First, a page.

GLOBAL FUND RELEASES GUIDELINES ON TRANSITIONING BETWEEN ALLOCATION UTILIZATION PERIODS
David GarmaiseArticle Type:
Article Number: 9
If a country has unused funds in a current grant that has reached its end date it cannot carry these funds over to its new allocation
ABSTRACT Under new rules, if there are any unused funds in an existing grant at the end of the allocation utilization period for that grant, the funds cannot be added to the next allocation. Instead, the funds must be returned to the Global Fund’s general resource pool, to be used for portfolio optimization. This information is contained in guidelines released by the Global Fund on transitioning between allocation utilization periods.
Under new rules established by the Global Fund, if there are any unused funds in an existing grant at the end of the allocation utilization period for that grant, the funds cannot be added to the next allocation. Instead, the funds must be returned to the Global Fund’s general resource pool, to be used for portfolio optimization – e.g. to fund initiatives on the unfunded quality demand (UQD) register and to fill other funding gaps. Unused funds include undisbursed or uncommitted funds at the Secretariat level as well as uncommitted in-country cash balances.
This information is contained in an FAQ document recently released by the Global Fund, entitled Guidance: Transition Between Allocation Utilization Periods.
“Allocation utilization period,” a relatively new term, is described by the FAQ document as “a [defined] three-year period during which the country allocation can be utilized to implement programs. In most cases, the allocation utilization period and the grant implementation period are the same (more on this below).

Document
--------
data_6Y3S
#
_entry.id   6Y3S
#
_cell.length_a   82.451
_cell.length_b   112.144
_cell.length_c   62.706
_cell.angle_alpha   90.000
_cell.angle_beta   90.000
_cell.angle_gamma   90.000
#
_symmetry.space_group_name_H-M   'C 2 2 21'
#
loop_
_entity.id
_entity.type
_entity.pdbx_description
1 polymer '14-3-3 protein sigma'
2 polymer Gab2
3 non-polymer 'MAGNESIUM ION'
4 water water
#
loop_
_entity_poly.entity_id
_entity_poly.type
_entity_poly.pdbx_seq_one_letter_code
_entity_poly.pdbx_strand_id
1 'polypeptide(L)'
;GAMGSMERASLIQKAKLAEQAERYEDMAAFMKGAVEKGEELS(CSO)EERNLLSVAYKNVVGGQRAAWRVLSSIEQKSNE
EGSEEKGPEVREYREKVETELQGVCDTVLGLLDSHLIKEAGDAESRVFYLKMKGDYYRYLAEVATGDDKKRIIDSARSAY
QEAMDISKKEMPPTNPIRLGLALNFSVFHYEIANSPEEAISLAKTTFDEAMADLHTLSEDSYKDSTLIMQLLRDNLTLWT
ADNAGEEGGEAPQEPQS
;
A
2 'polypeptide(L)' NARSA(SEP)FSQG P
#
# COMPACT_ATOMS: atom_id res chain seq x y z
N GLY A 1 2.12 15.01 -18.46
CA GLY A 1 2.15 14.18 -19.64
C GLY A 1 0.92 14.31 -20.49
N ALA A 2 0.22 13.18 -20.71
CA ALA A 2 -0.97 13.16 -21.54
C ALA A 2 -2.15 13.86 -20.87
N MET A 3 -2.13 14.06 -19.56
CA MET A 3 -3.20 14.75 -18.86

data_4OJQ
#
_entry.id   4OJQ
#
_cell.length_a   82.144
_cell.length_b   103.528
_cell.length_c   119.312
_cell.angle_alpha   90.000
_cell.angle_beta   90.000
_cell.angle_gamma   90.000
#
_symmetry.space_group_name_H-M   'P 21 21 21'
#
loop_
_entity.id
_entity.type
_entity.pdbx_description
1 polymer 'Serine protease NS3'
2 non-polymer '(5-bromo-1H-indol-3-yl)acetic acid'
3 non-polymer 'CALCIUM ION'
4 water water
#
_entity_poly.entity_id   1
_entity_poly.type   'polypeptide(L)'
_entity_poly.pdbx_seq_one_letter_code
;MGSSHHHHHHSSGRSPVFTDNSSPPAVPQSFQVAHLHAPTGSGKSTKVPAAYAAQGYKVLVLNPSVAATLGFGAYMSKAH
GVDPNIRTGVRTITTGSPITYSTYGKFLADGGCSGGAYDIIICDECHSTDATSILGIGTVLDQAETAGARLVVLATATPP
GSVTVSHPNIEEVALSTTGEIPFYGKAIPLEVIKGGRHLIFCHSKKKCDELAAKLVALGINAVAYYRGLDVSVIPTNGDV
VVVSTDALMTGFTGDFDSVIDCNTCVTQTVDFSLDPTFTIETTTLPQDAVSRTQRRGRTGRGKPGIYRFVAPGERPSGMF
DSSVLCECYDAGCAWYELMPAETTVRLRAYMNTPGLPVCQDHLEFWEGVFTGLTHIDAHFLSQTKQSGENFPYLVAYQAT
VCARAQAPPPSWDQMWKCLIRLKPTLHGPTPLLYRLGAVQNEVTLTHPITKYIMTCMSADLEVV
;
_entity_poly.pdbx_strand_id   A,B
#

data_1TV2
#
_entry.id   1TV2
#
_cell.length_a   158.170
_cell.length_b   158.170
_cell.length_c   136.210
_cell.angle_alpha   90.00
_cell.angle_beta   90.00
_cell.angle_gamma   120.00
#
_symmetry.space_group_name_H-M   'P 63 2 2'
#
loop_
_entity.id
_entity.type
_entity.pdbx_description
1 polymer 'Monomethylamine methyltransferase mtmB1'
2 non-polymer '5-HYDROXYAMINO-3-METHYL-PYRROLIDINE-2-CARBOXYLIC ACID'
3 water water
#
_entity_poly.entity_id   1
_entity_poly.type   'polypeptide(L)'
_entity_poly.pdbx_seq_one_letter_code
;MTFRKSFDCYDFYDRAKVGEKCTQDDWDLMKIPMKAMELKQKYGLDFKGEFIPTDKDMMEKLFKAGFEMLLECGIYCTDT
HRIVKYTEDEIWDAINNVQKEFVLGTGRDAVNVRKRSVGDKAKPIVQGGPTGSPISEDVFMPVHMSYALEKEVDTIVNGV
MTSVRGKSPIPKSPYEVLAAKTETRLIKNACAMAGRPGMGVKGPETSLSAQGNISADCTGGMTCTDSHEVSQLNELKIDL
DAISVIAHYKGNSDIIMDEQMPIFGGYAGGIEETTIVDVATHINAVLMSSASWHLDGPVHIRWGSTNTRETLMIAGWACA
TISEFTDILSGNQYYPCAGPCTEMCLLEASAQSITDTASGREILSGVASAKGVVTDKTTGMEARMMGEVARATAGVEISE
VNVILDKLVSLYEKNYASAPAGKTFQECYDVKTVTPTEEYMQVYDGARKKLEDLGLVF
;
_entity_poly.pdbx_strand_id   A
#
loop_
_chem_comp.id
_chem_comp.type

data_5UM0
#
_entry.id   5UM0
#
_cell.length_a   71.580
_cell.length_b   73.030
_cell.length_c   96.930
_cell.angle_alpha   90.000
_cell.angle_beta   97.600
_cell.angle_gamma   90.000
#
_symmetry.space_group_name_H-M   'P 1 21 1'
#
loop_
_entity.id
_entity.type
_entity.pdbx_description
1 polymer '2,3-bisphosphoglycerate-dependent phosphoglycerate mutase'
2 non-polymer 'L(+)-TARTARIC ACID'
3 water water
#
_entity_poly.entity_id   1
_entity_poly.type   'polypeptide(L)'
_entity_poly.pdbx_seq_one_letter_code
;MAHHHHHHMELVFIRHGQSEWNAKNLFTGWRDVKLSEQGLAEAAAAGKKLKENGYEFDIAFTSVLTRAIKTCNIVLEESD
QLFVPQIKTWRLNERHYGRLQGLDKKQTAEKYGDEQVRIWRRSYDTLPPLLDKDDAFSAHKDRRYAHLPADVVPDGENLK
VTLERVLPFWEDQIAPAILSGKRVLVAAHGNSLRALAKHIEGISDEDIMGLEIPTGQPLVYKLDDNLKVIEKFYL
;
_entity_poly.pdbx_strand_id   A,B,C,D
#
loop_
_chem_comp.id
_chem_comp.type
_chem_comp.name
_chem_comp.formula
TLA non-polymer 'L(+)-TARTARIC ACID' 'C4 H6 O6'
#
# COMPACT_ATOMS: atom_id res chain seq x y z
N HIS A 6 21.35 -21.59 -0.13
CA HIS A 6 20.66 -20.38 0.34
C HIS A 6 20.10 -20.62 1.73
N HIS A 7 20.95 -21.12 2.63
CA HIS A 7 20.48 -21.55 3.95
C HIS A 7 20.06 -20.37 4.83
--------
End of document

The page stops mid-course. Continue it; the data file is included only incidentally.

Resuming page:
In 2014, the Global Fund moved from a rounds-based funding model to an allocation-based funding model. The FAQ document explains that whereas the first cycle of the allocation model was associated with a number of flexibilities to enable this transition, the move to the second cycle represents a shift to the “steady state” of the model. We are currently in transition between the 2014-2016 and 2017-2019 allocation periods. This is the first transition between allocation periods since the new funding model was introduced – hence the need for guidance.
According to the FAQ document, the 2014-2016 allocations can be used for activities that were budgeted, approved and completed during the allocation utilization period associated with the country’s 2014-2016 allocation.
The document distinguishes between financial commitments and financial obligations. Financial commitments are current contractual obligations to pay a specified amount against goods and services already received but not yet paid for. Financial obligations are current contractual obligations to pay an agreed amount to a supplier for the provision of goods or services not yet received.
The FAQ document states that financial commitments existing at the end of an allocation utilization period can be paid from that period’s allocation. However, financial obligations existing at the end of an allocation utilization period cannot be paid from that period’s allocation and must be covered by funds from the next allocation. The FAQ document provides the following example:
A country’s malaria allocation utilization period was from 1 January 2014 until 31 December 2017, and the implementation period was identical. All activities that were budgeted, approved and completed by 31 December 2017 can be financed from the 2014-2016 allocation even if the actual payment will only happen in February 2018 (e.g. commodities delivered in November 2017 that are invoiced in February 2018).
Financial obligations that exist at the end of an allocation utilization period should be identified during grant-making for the new grant and included in the relevant budget.